Last week New York City Mayor-elect Bill de Blasio announced that he was selecting William Bratton, who led the Los Angeles Police Department from 2002 to 2009, to serve as New York Police Commissioner. Bratton previously served as New York’s police commissioner in the early 1990s under Mayor Rudolph Giuliani. As a result, some de Blasio supporters have reacted with surprise. During his campaign, de Blasio had promised to end the police practice of “stopping and frisking” large numbers of minority youths. Yet most New Yorkers know Bratton as former mayor Rudolph Giuliani’s top cop, the police commissioner who swept away New York City’s squeegee men, cracked down on public disorder, and pressed cops to make more arrests.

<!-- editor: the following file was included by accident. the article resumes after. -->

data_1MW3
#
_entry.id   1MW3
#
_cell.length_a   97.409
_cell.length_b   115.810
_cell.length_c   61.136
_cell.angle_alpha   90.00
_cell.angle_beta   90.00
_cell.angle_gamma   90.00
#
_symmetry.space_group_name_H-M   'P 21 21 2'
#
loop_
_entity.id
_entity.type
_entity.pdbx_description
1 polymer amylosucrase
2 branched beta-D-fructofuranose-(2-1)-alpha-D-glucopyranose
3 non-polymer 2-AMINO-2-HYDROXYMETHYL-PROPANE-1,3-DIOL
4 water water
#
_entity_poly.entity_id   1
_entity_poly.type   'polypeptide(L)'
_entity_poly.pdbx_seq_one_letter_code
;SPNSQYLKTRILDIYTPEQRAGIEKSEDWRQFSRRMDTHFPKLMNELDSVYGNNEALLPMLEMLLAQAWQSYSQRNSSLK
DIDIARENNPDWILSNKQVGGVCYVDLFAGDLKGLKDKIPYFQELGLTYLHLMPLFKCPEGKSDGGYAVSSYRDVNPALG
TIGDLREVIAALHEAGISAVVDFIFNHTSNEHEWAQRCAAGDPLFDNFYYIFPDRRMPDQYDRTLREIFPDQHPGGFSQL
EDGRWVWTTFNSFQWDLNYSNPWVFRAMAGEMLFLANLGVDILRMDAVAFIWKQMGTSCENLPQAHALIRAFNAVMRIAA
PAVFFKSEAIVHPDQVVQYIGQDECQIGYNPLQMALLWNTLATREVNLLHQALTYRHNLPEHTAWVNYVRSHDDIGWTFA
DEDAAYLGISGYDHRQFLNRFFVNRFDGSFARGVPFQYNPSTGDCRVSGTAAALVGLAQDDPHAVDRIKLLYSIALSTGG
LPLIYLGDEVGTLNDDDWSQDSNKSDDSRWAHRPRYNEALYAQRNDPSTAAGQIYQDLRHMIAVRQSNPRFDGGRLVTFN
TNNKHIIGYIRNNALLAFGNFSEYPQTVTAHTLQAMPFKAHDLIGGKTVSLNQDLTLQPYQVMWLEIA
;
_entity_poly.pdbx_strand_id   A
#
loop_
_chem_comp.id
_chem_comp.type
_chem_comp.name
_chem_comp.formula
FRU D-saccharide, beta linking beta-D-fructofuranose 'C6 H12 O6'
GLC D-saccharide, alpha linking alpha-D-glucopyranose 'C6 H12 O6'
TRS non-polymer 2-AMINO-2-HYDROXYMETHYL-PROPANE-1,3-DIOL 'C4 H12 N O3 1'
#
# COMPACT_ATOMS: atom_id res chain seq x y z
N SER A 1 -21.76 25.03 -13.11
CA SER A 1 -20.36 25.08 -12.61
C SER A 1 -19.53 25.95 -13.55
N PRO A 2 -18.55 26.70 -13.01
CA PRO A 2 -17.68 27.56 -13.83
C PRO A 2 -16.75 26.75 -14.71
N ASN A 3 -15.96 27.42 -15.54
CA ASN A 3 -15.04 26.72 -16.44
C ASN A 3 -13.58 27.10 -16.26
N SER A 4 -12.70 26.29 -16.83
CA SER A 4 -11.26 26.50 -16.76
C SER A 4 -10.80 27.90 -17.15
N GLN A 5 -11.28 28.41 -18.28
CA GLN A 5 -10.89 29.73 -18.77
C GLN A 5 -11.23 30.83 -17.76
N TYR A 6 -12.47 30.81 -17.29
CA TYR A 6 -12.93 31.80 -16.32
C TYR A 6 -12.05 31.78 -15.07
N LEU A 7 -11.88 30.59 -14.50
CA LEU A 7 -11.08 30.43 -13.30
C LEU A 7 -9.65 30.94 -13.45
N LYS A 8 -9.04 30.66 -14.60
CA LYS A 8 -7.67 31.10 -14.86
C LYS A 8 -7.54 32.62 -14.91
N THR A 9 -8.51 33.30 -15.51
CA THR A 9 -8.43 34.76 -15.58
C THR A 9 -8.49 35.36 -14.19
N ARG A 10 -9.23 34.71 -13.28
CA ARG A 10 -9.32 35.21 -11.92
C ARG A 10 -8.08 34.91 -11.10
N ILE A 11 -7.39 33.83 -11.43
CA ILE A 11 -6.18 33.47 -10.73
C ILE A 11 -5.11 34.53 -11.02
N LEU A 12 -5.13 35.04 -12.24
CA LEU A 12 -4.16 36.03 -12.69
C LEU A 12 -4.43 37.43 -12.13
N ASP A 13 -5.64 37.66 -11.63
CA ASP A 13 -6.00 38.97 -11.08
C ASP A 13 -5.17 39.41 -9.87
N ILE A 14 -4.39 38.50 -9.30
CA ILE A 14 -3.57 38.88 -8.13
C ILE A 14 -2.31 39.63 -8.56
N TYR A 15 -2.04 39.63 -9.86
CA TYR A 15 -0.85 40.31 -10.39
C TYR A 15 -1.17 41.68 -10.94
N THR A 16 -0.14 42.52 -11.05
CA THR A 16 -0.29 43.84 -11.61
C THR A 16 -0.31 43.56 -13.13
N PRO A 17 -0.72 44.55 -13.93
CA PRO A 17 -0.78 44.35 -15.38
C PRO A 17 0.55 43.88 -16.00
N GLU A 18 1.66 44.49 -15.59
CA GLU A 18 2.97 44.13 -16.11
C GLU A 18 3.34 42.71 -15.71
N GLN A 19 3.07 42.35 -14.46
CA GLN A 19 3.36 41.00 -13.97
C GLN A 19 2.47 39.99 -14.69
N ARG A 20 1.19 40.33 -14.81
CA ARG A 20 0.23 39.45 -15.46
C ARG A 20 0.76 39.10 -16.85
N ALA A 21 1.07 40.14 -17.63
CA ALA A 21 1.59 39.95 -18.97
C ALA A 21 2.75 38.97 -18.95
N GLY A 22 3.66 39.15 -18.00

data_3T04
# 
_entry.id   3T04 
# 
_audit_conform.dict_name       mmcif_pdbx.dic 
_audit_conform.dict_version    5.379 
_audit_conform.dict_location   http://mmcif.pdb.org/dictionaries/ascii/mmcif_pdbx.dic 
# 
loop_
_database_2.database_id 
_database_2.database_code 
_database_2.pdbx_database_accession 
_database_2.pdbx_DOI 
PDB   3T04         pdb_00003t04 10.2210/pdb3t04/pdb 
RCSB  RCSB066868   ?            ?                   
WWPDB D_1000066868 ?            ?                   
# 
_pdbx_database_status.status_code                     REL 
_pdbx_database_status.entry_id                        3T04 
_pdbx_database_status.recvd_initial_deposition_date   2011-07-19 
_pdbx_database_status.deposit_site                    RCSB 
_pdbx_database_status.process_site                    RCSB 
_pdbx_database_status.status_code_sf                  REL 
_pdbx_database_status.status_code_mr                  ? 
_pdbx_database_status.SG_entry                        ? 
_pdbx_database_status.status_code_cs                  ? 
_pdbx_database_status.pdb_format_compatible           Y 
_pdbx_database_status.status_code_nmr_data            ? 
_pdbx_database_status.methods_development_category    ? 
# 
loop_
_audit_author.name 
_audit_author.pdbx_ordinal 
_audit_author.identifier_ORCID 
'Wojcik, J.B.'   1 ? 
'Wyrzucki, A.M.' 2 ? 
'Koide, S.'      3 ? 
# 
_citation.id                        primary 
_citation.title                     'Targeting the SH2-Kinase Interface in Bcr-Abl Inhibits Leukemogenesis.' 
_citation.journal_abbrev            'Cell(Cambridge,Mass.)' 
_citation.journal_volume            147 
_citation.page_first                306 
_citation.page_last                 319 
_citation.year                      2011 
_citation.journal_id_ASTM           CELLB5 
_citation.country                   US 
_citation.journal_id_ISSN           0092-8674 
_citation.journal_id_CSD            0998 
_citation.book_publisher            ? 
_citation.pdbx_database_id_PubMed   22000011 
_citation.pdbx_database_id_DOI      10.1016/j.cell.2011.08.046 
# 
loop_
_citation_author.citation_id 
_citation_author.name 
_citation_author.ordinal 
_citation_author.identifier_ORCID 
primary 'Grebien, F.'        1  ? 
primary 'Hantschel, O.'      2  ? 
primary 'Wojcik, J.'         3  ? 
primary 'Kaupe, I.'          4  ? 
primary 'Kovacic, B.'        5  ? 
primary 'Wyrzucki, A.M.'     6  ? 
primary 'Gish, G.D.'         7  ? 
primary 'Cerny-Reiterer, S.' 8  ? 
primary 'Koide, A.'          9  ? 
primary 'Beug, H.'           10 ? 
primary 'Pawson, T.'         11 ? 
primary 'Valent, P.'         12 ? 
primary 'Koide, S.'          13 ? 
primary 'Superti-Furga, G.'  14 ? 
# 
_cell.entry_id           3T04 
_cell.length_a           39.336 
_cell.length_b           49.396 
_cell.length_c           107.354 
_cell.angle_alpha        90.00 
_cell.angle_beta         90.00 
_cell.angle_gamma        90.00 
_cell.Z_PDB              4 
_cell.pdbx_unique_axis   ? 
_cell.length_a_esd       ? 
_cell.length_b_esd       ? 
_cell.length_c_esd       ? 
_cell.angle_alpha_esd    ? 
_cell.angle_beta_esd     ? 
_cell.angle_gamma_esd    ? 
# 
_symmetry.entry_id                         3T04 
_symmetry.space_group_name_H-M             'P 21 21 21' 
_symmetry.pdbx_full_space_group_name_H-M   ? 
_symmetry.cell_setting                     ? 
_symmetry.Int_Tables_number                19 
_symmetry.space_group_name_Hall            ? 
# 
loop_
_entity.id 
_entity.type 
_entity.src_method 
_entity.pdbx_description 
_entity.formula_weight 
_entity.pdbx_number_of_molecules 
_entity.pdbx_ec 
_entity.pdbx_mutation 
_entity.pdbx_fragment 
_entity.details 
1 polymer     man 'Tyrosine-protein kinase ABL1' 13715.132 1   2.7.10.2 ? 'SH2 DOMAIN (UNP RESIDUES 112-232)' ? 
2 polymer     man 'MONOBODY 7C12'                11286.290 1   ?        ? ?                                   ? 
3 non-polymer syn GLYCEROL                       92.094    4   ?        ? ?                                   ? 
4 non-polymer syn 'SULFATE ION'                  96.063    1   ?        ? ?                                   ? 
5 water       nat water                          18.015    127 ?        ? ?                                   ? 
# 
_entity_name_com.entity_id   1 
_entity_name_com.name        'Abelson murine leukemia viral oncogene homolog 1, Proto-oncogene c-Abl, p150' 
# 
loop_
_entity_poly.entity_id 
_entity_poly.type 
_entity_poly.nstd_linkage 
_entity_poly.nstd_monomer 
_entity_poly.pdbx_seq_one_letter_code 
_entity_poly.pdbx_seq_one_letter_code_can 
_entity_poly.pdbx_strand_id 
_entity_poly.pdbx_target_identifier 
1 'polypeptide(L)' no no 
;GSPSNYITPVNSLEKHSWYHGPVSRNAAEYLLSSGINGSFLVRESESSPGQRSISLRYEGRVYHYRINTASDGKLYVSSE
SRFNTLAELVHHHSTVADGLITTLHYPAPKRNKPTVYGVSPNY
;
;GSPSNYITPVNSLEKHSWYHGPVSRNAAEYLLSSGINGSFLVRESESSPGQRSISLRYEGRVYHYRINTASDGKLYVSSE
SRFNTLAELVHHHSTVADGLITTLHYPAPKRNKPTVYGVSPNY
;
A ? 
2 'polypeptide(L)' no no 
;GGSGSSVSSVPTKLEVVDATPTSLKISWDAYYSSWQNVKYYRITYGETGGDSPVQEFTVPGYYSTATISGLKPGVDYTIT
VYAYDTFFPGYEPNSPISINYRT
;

There’s no denying Bratton’s experience or his record of innovation. (Former Governing publisher Peter Harkness has described Compstat, the computerized crime tracking system that Bratton introduced in New York and used to force responsibility and accountability down to the precinct captain rank, as the most significant public sector innovation of our time. Cities such as Baltimore and Louisville and states like Washington have since made it a centerpiece of their management systems.) Nonetheless, the Bratton announcement surprised caught many New Yorkers.